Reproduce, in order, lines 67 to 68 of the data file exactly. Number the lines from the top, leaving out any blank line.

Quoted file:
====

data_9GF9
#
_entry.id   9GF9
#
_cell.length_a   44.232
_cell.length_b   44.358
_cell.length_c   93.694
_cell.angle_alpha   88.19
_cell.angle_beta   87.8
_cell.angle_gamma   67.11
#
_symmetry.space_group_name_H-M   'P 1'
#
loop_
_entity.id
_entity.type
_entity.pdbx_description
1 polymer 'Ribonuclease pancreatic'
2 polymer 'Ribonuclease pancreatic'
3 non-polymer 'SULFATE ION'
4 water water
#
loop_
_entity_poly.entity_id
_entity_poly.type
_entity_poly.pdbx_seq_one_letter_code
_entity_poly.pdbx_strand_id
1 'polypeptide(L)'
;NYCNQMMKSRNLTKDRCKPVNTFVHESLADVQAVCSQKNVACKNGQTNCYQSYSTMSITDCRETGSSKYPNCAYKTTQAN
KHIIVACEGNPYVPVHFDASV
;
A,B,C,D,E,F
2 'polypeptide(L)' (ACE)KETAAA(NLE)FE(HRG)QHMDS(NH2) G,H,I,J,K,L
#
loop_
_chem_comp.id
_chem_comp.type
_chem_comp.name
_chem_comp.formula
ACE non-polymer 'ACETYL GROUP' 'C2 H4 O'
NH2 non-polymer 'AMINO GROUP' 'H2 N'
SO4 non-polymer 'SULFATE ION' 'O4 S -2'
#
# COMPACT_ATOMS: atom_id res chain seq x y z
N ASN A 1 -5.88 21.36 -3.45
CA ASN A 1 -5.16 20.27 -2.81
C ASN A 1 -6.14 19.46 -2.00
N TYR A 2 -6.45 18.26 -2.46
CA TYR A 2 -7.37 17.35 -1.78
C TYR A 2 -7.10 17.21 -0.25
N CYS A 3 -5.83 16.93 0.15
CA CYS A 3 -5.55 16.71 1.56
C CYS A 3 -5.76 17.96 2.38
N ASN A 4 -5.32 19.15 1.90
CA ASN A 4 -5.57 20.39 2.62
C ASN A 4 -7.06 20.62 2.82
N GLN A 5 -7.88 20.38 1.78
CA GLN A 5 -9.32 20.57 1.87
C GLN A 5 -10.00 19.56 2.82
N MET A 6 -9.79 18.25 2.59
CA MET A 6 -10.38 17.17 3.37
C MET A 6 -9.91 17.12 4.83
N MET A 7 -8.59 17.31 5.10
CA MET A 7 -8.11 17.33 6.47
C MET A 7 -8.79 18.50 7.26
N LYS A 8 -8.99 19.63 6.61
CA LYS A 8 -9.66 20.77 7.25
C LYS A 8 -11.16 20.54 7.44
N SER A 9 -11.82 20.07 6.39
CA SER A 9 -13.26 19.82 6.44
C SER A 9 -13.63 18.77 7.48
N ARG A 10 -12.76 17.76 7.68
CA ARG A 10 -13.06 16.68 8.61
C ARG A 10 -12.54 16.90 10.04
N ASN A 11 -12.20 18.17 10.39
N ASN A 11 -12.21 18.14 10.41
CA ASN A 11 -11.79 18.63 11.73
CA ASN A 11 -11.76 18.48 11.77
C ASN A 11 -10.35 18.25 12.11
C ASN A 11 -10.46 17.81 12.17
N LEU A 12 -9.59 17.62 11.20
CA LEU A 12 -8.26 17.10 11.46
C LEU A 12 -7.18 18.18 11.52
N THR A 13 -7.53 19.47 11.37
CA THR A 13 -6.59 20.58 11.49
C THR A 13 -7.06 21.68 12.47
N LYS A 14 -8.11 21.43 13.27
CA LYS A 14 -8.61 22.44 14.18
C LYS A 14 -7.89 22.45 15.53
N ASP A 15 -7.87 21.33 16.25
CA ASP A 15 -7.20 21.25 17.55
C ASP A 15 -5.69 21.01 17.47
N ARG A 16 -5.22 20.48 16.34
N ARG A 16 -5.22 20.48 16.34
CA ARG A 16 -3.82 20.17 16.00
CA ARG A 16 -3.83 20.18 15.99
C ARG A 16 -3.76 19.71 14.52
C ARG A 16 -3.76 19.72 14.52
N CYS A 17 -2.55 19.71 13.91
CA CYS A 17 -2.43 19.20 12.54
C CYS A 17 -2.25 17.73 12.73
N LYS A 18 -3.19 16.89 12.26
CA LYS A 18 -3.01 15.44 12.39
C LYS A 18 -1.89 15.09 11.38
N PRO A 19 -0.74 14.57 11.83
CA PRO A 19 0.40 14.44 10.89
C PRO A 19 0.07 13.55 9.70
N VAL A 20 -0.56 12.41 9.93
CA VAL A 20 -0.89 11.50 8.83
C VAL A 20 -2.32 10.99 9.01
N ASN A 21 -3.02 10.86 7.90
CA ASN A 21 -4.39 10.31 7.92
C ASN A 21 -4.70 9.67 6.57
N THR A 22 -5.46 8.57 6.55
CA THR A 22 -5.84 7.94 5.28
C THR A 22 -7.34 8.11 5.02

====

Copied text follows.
CA LYS A 8 -9.66 20.77 7.25
C LYS A 8 -11.16 20.54 7.44